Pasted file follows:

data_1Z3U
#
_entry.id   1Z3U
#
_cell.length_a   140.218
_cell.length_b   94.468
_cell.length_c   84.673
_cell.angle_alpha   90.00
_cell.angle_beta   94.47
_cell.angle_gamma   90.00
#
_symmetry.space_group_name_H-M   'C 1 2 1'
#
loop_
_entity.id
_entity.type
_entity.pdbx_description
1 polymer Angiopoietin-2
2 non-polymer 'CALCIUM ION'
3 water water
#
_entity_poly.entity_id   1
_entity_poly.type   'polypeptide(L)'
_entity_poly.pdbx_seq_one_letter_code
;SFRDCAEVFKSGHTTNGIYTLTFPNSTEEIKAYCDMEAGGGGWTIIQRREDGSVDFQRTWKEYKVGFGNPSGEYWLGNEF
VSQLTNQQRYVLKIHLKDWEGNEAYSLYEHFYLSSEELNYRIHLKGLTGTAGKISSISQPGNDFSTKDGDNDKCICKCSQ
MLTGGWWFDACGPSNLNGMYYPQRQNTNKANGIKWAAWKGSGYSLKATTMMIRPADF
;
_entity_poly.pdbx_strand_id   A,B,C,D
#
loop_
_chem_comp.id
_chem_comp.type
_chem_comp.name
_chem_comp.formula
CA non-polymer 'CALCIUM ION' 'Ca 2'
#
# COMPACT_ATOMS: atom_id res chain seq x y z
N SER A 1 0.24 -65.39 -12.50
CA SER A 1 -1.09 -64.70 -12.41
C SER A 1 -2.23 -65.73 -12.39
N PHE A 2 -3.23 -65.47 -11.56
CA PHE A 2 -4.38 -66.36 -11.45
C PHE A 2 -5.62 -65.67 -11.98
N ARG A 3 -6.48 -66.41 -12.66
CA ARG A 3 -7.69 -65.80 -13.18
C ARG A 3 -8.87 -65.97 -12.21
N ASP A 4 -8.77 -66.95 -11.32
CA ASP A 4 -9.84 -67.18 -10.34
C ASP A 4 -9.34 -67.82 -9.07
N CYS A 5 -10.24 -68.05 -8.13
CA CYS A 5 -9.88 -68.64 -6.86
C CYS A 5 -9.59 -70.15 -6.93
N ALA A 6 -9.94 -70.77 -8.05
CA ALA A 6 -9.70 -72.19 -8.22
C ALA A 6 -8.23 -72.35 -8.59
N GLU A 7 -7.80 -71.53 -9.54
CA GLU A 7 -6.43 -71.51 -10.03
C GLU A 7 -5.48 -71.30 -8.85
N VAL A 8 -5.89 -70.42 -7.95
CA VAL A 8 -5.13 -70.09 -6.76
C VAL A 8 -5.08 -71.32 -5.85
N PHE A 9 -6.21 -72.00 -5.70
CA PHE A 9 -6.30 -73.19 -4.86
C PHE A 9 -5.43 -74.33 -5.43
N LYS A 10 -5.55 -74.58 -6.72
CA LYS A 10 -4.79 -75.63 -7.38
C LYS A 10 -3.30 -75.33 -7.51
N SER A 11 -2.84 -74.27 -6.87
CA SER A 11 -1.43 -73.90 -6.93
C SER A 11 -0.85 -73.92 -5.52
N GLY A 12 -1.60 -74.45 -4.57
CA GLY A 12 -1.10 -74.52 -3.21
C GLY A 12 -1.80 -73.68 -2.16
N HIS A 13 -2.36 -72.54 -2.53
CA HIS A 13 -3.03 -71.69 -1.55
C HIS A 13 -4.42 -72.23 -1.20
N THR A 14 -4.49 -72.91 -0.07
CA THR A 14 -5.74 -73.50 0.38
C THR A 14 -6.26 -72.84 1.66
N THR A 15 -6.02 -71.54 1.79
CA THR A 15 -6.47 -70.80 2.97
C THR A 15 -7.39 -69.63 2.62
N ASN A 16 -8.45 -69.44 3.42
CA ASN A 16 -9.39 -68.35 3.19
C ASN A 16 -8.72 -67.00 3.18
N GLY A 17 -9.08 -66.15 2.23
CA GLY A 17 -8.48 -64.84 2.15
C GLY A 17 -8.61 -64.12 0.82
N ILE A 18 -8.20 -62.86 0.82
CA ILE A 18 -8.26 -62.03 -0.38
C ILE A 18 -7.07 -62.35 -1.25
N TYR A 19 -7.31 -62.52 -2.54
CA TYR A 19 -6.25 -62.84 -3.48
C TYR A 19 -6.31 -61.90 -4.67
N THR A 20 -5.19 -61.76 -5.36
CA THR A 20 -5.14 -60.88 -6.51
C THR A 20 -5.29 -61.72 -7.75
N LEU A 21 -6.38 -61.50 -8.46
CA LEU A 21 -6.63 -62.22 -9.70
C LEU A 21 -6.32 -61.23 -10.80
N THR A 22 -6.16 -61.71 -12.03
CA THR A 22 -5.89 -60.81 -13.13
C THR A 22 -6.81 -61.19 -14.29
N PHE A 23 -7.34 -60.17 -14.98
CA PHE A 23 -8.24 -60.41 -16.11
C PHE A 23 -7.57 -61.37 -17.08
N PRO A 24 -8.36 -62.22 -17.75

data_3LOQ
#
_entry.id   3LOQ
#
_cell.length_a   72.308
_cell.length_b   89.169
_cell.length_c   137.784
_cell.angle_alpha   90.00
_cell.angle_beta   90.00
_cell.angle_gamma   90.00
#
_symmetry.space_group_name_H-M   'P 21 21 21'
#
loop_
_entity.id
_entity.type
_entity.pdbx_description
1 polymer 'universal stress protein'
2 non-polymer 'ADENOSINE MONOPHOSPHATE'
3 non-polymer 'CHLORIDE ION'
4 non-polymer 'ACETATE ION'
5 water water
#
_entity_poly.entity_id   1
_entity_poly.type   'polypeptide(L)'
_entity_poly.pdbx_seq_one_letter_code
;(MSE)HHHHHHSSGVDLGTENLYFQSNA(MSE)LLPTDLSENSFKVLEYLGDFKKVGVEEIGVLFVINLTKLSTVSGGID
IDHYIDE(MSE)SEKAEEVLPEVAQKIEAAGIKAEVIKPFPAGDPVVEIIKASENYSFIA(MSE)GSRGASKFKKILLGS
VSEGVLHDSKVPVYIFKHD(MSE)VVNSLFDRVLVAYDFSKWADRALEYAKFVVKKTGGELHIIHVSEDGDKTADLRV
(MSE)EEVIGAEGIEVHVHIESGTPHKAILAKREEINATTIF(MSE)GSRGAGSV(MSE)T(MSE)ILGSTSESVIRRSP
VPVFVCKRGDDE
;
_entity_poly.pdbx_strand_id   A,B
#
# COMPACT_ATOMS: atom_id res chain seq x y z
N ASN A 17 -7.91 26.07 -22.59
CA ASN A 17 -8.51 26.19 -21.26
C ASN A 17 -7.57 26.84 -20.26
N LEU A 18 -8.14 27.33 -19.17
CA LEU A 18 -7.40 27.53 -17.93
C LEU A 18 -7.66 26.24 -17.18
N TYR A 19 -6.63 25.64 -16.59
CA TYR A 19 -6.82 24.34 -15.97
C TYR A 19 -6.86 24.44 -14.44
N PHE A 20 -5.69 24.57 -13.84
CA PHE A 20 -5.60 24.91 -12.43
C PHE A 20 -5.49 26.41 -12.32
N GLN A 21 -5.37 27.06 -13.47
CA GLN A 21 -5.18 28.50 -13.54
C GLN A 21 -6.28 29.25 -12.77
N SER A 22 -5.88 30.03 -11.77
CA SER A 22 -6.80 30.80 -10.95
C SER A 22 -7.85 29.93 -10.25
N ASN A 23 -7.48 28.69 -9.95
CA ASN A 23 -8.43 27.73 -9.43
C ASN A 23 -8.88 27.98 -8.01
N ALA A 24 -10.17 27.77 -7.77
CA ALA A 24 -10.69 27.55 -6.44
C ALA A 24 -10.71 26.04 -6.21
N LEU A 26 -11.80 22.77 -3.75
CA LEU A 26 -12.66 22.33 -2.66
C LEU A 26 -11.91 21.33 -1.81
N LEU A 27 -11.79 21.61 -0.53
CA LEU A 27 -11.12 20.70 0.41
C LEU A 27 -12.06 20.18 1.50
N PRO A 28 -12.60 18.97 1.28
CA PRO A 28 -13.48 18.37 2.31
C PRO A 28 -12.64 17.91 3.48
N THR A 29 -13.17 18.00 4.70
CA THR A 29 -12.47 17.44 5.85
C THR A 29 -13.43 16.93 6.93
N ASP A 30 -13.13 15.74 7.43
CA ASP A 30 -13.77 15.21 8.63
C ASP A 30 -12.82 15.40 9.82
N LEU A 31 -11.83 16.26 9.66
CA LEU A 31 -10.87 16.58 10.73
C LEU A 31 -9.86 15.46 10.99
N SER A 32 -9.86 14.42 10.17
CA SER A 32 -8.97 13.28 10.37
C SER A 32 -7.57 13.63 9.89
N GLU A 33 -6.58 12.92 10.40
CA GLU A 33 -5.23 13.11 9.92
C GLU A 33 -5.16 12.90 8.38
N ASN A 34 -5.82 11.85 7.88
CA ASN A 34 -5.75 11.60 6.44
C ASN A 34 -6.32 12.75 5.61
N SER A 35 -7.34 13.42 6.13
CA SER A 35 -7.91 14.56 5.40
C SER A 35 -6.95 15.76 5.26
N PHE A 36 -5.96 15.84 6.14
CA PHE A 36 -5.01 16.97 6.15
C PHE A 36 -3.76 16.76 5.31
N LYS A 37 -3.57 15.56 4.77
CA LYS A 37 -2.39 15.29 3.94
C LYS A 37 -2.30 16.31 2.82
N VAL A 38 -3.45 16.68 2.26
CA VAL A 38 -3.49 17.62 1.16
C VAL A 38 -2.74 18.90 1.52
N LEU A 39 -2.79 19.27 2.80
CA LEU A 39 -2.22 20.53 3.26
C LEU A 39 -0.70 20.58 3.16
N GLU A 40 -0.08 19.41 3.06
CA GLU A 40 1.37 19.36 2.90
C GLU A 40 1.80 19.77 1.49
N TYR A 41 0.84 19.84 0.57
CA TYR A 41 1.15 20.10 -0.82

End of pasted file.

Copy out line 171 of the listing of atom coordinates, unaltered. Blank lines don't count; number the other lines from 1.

N LEU A 27 -11.79 21.61 -0.53